Ellison also cited Oracle’s important work with Oxford University to deploy—in just 68 days—the Global Pathogen Analysis System to help research organizations, public health agencies, and diagnostic companies better understand the makeup and spread of COVID-19 and its variants. Oxford originally built the system to track tuberculosis.
During his keynote, Ellison called attention to the applications Oracle is developing to help healthcare providers manage their people—a critical priority amid the worldwide shortage of doctors, physician assistants, nurses, and other frontline health workers, exacerbated by pandemic-related burnout.
New enhancements to the Oracle Fusion Cloud Human Capital Management and Enterprise Performance Management application suites are designed to make it easier for healthcare organizations to recruit, schedule, evaluate, pay, and forecast demand for workers. Ellison compared healthcare providers to Uber and other gig economy companies in that many providers are managing a revolving cast of employees and nonemployees working unpredictable hours from a variety of locations under different kinds of contracts.
Oracle is also developing a smartphone application to help doctors and nurses inside large hospitals quickly identify the nearest on-premises location of drugs, medical devices, and other critical RFID-tagged supplies. And the company is working to automate the process for insurance company payments to healthcare providers, which is still manually intensive.
Meantime, AI-powered voice-to-text applications and other UI improvements Oracle is developing for Cerner Millennium EHRs show promise in reducing the time doctors and nurses spend inputting and accessing data and handling ever-expanding documentation requirements, freeing them up to spend more time with patients. Ellison noted during his keynote that once Millennium is a full-fledged cloud application, Oracle Cerner will deliver such improvements automatically as part of regular quarterly updates.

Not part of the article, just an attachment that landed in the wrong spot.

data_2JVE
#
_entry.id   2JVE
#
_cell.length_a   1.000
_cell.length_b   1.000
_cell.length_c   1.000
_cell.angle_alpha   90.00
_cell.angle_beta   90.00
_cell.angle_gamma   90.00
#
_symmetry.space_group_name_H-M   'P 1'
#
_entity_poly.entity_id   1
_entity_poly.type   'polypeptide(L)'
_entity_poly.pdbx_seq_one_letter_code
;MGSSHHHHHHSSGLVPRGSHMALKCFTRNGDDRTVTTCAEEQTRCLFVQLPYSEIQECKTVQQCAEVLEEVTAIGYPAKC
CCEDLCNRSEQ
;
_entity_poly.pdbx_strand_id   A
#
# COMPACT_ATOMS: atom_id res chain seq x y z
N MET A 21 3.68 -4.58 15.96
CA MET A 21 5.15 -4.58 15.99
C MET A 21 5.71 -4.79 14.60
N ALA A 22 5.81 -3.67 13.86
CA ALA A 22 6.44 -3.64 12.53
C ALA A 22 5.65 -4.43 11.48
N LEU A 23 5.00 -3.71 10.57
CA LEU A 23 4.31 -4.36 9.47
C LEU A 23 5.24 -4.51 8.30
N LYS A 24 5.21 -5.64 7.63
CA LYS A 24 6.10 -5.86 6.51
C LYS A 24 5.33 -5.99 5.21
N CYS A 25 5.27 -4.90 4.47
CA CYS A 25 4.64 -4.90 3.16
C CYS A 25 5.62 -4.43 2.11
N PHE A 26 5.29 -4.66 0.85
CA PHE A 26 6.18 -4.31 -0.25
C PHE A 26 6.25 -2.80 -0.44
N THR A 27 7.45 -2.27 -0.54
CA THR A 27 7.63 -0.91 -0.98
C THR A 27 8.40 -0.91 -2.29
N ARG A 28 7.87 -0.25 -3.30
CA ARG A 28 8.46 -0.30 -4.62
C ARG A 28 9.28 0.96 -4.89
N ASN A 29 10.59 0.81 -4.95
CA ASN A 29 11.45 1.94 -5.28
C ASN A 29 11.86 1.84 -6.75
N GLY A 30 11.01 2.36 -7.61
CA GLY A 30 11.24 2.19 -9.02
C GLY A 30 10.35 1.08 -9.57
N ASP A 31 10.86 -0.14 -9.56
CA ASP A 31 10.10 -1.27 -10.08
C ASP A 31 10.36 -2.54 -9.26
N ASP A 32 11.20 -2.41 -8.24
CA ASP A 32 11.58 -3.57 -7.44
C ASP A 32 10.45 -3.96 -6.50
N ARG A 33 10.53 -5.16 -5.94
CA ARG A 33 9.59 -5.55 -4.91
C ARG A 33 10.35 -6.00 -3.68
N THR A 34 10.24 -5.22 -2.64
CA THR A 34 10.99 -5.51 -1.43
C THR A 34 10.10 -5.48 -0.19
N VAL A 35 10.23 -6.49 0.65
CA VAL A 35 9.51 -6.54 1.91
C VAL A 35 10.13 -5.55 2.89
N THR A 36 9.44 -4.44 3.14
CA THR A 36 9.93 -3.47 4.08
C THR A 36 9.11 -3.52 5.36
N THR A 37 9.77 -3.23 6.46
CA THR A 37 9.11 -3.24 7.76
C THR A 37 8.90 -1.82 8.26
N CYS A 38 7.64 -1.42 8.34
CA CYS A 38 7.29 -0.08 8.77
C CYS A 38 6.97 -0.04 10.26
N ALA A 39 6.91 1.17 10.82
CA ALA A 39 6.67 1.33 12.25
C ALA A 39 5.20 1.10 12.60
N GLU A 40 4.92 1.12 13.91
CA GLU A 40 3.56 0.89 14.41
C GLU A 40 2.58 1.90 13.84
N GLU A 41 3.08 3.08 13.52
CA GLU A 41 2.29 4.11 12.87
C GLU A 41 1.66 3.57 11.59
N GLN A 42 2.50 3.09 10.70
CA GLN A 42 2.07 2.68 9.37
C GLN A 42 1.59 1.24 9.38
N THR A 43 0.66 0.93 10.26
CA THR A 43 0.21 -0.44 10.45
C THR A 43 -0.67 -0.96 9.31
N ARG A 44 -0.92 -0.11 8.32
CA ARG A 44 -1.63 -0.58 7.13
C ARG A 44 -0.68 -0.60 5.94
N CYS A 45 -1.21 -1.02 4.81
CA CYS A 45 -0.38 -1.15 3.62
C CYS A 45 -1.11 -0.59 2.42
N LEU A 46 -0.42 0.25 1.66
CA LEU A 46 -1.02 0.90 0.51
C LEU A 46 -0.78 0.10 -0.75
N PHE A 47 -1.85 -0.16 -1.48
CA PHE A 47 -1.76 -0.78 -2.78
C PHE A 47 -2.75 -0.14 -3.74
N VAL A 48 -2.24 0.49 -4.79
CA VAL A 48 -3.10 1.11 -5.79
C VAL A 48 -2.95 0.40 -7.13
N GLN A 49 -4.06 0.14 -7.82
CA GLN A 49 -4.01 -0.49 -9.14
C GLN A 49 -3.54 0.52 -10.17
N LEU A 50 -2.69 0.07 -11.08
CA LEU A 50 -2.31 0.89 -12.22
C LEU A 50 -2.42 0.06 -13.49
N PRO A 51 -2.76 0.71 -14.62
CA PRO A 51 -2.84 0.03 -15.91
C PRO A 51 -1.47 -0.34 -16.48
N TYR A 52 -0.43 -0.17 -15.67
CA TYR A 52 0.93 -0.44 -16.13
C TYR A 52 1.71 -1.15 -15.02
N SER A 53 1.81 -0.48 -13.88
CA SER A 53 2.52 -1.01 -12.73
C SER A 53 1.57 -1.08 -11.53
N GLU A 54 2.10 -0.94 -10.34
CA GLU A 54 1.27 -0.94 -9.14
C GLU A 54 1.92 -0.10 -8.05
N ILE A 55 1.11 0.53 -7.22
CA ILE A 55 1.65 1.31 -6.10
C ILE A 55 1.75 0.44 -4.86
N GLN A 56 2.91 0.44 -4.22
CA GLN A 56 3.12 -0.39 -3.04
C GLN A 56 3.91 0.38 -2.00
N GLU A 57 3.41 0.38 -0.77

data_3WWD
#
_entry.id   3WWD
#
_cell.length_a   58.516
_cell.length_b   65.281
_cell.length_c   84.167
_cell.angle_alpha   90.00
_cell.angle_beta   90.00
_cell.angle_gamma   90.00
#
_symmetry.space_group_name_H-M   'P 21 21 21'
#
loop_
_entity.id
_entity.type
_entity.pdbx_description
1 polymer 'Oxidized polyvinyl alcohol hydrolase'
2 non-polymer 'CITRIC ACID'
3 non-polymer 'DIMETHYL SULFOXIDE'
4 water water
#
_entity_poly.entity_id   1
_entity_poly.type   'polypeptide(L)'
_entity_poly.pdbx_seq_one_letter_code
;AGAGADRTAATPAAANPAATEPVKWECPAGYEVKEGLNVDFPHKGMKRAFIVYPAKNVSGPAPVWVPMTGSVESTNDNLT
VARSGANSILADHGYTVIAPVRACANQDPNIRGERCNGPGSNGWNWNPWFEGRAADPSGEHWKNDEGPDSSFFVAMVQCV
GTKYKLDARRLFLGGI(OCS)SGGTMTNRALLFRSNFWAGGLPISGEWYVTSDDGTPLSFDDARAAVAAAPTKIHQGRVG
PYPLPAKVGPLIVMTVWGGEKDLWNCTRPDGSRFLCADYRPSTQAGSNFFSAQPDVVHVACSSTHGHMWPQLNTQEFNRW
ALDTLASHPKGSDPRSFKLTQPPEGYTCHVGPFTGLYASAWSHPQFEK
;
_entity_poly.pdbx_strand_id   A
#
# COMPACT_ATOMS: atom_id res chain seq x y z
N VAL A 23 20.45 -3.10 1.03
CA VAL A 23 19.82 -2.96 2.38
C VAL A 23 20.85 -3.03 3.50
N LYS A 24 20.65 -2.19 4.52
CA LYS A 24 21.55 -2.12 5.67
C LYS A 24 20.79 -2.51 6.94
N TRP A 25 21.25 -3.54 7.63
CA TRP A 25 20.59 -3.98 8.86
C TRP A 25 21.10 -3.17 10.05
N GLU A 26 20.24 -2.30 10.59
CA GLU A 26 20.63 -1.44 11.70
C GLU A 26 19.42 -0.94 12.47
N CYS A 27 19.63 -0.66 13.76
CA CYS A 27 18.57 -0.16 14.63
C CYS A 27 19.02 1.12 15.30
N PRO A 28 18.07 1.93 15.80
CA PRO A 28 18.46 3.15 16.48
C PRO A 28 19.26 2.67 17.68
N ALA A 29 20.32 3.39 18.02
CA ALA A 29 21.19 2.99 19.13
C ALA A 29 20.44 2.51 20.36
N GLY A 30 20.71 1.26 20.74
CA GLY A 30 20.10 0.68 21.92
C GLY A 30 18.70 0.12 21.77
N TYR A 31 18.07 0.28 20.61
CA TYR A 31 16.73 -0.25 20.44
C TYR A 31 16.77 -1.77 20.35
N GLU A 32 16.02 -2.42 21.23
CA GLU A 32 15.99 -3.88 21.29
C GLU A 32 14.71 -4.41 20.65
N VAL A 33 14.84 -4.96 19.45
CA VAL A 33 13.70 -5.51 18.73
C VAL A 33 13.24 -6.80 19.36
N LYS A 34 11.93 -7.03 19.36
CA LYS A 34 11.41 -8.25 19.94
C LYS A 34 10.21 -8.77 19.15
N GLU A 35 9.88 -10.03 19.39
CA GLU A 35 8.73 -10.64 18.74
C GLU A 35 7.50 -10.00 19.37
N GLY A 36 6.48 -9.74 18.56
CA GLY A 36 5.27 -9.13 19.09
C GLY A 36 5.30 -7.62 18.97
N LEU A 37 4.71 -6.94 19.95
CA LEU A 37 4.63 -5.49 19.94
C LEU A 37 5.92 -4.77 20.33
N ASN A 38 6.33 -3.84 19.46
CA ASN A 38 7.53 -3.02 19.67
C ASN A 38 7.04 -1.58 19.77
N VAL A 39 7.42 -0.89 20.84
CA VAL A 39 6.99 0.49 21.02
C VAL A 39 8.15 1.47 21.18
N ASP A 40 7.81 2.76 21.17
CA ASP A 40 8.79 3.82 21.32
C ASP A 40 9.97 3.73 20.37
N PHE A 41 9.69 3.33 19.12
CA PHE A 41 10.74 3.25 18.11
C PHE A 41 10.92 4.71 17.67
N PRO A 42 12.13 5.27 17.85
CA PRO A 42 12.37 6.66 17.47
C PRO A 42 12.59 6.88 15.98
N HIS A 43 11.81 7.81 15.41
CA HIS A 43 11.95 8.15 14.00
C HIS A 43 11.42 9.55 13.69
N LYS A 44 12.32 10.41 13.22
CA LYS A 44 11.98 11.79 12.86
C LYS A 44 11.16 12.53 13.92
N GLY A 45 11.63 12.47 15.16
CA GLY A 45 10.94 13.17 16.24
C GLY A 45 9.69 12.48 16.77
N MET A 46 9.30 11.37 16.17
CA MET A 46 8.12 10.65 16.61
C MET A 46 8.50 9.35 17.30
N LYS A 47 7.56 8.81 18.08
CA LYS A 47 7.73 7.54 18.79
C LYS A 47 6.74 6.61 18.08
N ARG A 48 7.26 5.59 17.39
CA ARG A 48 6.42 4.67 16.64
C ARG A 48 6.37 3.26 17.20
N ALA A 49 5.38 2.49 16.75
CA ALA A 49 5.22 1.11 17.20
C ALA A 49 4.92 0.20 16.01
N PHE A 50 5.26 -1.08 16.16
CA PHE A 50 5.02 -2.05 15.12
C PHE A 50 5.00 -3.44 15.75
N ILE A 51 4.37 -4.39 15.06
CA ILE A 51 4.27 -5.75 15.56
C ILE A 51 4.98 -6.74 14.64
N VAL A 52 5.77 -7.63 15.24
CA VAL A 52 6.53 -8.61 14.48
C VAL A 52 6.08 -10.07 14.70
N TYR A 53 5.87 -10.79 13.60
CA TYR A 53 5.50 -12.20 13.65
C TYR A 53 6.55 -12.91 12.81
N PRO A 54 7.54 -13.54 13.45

As an example of the value of open systems and partner cooperation, Ellison cited Oracle’s work with Ronin Healthcare. The ISV developed an AI module for MD Anderson Cancer Center that’s designed to reduce hospitalizations of cancer patients by monitoring them during their outpatient treatment plans. The module can plug into Cerner Millennium or any other open EHR.
Ellison once again emphasized that improving health system connectivity, automation, and ultimately patient health outcomes is a much bigger challenge than any company can take on alone.
“So we have to build a platform, not just a healthcare application or series of healthcare applications,” he said. “We can build some of those. But we have to build an open platform where others can innovate and plug in their technology.”
Ellison continued: “We’re absolutely committed to the mission, and we have a lot of help from a lot of partners who are just as committed as we are.”
References to the U.S. Centers for Disease Control (CDC) or National Institutes of Health does not imply endorsement of Oracle by the CDC or NIH.
Statements in this article relating to Oracle’s future plans, expectations, beliefs, intentions, and prospects are “forward-looking statements” and are subject to material risks and uncertainties. A detailed discussion of these factors and other risks that affect our business is contained in Oracle’s Securities and Exchange Commission (SEC) filings, including our most recent reports on Form 10-K and Form 10-Q under the heading “Risk Factors.” These filings are available on the SEC’s website or on Oracle’s website at http://www.oracle.com/investor. All information in this article is current as of October 18, 2022, and Oracle undertakes no duty to update any statement in light of new information or future events.